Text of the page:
Coleus plants are some of my favorite houseplants because of their vibrant and rich colors, interesting veination, delicately scalloped edges and oh-so-bushy growth. If you want to fill up your garden fast, coleus are the go-to plants. They may not give you flowers, but their leaves are so pretty they can pass up as flowers. Here are some of the coleus plants I have in my garden. They are all grown from stem cuttings which I unashamedly asked from friends.
This coleus plant has a deep purple color and velvety texture which interestingly turns luminous red-violet when it gets the full brunt of the sun. The scalloped edges are lined with a thin line of luminous yellow which may not be evident in the picture. Plants of these rich and dark colors are best set against a light-colored background, up against a pastel-painted wall or better yet, a white picket fence.
I love this coleus plant because of its feminine look—scalloped edges, lime to chartreuse green coloration and the splashes of white and pastel lime green in its scalloped margins. If you’ve followed my blog for some time, you will know that I have a passionate love affair with plants of green and white blends. They are bright in a clean and pleasant way.
Here is another coleus plant which is of the bright and light green family. The leaves are finely serrated at the edges and are wide and happily oustretched.
What I learned about taking care of coleus plants:
Planting. Coleus plants can be easily planted from stem cuttings. I find that a 4-inch long stem cutting is best. Plant the stem cutting with only its lower half in the ground. If your stem cutting is too short, it will be a midget and you will have to wait for a long time to see a normal-looking plant. If it is too tall to start with, the roots tend to have a harder time developing.
Rooting. I have found that compared to other plants, Coleus plants take root much faster once planted. Rich, preferably compost soil is best to use. You may have to keep the newly-planted coleus plant in the shade for the first 2 to 3 days, then when you see the leaves starting to stand tall, you may move it to dappled shade for 2 to 3 days more and then finally, place it in its favorite spot which is directly under the sun. If you are planting it directly on the ground, cover it with something to shade it from the sun in the first few days.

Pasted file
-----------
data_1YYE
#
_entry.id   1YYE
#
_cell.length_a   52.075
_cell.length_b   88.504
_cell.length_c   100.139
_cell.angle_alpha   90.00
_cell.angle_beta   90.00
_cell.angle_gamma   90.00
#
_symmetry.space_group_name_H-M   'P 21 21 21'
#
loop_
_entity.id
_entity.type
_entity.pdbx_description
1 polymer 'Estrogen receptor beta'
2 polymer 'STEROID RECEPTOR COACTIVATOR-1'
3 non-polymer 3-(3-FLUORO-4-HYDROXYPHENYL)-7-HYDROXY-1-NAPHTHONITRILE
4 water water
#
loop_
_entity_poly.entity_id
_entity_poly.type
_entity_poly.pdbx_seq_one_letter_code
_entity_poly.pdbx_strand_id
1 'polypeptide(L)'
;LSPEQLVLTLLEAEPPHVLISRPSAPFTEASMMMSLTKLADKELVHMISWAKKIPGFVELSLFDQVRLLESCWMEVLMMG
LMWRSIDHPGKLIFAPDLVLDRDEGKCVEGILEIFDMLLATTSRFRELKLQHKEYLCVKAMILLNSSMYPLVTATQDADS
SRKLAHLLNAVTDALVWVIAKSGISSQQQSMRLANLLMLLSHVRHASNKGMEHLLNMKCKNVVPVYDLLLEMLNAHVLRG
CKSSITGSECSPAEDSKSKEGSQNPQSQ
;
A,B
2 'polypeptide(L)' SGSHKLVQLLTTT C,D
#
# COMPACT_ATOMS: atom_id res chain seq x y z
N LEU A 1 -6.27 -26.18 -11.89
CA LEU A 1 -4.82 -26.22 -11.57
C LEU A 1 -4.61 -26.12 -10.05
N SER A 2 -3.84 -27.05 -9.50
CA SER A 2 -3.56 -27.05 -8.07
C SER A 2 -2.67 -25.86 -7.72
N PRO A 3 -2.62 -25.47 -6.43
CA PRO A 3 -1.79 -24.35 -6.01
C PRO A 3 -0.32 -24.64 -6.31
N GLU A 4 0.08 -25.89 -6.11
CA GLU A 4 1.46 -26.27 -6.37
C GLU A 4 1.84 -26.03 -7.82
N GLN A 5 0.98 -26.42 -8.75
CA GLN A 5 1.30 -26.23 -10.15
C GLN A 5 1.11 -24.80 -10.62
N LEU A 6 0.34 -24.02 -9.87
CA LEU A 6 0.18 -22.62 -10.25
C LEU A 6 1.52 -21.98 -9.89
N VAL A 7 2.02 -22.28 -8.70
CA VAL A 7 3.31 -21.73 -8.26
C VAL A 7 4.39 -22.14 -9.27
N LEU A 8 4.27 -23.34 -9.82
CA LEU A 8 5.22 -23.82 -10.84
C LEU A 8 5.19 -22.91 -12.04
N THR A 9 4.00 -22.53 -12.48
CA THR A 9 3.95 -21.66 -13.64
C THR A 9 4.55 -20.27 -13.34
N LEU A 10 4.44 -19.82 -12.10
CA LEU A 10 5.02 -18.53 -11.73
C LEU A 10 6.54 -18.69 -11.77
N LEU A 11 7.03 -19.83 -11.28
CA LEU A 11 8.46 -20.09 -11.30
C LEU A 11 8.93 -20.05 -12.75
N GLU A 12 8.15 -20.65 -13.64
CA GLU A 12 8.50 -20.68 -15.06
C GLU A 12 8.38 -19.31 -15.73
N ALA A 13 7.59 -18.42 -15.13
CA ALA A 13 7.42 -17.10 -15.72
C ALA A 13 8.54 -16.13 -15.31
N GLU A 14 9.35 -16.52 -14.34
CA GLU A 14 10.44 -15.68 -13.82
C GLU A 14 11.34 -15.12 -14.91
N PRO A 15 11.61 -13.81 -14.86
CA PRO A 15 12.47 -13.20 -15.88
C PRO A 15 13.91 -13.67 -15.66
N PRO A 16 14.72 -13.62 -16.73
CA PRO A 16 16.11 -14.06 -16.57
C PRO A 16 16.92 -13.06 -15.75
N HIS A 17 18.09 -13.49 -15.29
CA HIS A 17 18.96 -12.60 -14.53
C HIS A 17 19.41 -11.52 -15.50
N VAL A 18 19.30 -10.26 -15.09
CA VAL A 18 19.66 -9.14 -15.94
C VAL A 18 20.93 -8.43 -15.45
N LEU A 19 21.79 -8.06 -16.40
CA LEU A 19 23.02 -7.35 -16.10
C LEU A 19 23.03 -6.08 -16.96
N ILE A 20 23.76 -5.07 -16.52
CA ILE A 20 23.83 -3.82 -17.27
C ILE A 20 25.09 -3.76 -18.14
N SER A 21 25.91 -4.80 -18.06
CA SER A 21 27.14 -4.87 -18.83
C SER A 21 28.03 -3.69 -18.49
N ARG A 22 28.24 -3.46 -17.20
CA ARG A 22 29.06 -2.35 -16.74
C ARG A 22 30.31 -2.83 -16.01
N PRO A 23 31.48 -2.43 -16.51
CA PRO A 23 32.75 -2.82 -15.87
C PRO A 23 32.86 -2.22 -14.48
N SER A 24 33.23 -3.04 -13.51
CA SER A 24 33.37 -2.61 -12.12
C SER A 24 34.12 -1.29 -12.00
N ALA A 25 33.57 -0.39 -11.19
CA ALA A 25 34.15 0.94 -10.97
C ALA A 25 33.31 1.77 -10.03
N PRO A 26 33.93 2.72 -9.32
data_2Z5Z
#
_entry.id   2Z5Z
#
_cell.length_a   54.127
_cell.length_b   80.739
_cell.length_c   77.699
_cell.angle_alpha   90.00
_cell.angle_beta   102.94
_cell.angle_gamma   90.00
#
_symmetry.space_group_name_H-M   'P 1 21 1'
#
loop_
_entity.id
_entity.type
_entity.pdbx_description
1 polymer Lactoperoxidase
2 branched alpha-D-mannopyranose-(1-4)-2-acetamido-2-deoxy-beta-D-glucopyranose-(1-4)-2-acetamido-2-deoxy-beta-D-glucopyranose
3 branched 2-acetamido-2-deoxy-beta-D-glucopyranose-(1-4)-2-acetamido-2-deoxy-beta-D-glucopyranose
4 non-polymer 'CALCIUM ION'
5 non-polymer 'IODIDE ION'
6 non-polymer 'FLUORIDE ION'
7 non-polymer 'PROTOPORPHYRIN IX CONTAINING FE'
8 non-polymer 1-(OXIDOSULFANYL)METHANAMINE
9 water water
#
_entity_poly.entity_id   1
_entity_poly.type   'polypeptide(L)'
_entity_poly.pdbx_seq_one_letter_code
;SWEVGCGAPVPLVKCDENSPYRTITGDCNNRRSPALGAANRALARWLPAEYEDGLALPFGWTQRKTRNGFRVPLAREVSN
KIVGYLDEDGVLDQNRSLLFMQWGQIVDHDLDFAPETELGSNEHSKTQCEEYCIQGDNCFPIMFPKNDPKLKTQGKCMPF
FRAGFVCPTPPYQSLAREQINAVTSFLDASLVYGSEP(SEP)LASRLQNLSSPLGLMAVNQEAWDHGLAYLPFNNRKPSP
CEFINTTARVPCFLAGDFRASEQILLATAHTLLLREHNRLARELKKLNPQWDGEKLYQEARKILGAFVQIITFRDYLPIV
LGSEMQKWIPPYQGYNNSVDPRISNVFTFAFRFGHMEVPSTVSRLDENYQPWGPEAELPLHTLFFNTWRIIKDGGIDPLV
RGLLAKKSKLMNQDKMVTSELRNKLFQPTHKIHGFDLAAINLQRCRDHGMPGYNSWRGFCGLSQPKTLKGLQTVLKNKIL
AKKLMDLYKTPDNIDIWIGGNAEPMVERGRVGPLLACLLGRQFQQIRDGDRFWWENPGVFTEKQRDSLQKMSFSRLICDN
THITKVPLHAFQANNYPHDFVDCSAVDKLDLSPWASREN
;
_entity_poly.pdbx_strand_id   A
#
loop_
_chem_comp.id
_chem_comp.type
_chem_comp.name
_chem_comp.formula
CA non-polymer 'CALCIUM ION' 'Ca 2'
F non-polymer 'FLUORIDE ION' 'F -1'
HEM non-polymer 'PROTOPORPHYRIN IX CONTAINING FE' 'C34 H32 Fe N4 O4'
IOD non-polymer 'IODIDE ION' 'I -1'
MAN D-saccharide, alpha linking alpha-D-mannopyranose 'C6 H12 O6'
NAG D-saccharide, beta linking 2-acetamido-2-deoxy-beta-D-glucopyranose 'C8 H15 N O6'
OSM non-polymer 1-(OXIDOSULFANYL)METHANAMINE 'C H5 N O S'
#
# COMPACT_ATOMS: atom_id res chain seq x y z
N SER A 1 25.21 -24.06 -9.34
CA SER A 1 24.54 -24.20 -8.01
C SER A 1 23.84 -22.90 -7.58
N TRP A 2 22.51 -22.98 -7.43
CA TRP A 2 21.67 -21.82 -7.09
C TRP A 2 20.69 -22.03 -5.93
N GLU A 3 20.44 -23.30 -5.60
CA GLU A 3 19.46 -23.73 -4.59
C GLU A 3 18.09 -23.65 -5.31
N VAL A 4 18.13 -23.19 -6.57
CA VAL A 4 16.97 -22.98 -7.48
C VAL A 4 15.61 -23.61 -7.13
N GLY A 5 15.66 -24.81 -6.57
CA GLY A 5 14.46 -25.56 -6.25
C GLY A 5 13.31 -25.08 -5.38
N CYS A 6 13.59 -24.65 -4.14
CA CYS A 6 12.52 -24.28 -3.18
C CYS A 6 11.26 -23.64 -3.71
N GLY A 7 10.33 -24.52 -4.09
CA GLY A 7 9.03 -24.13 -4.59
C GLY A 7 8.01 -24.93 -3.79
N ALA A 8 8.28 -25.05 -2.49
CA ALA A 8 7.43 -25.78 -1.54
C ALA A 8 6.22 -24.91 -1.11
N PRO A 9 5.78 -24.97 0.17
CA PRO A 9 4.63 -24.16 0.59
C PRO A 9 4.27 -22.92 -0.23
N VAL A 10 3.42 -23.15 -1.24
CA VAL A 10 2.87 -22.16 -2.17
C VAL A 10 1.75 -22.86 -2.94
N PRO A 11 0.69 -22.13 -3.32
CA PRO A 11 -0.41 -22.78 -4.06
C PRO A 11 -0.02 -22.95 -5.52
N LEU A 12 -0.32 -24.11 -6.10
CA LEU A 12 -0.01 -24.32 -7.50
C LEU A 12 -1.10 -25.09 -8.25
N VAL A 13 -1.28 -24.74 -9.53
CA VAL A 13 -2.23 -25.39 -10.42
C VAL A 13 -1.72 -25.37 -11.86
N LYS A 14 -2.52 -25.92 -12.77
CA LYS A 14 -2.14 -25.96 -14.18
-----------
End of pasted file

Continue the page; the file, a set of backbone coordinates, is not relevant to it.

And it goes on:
Sunlight. Coleus plants achieve their most vivid colors when they are receiving full sunlight. In reaction to the sun’s rays, coleus plants manufacture pigments which act as their “sunscreen.” When left in the shade on the other hand, coleus plants tend to be washed out and become limp. Coleus plants are not good indoor plants, they want to be out where they could get at least half of the day in the sun.
Watering. Coleus plants are low-maintenance and can get by with only once-a-day watering if they are planted in a sunny spot.
Pruning. Coleus plants grow faster than most houseplants and can quickly get too lanky. The charmingest coleus plants are those which are wider than they are tall—which can be done by pinching off the new leaf buds. In case you’re wondering why the violence, realize that pinching leaf buds causes the leaves to branch out horizontally to create a pleasantly plump look. If you do not take the time to pinch your coleus plants, they become too tall for their volume and easily get wilted or bowed down.
For charming colors, lush growth and easy-to-grow plants, choose coleus.
If you are not too fond of gardening, you may still want to consider having more plants in your home to increase the levels of oxygen in your air and also to purify your indoor air of common household pollutants and toxins. Here is my article on how plants promote health.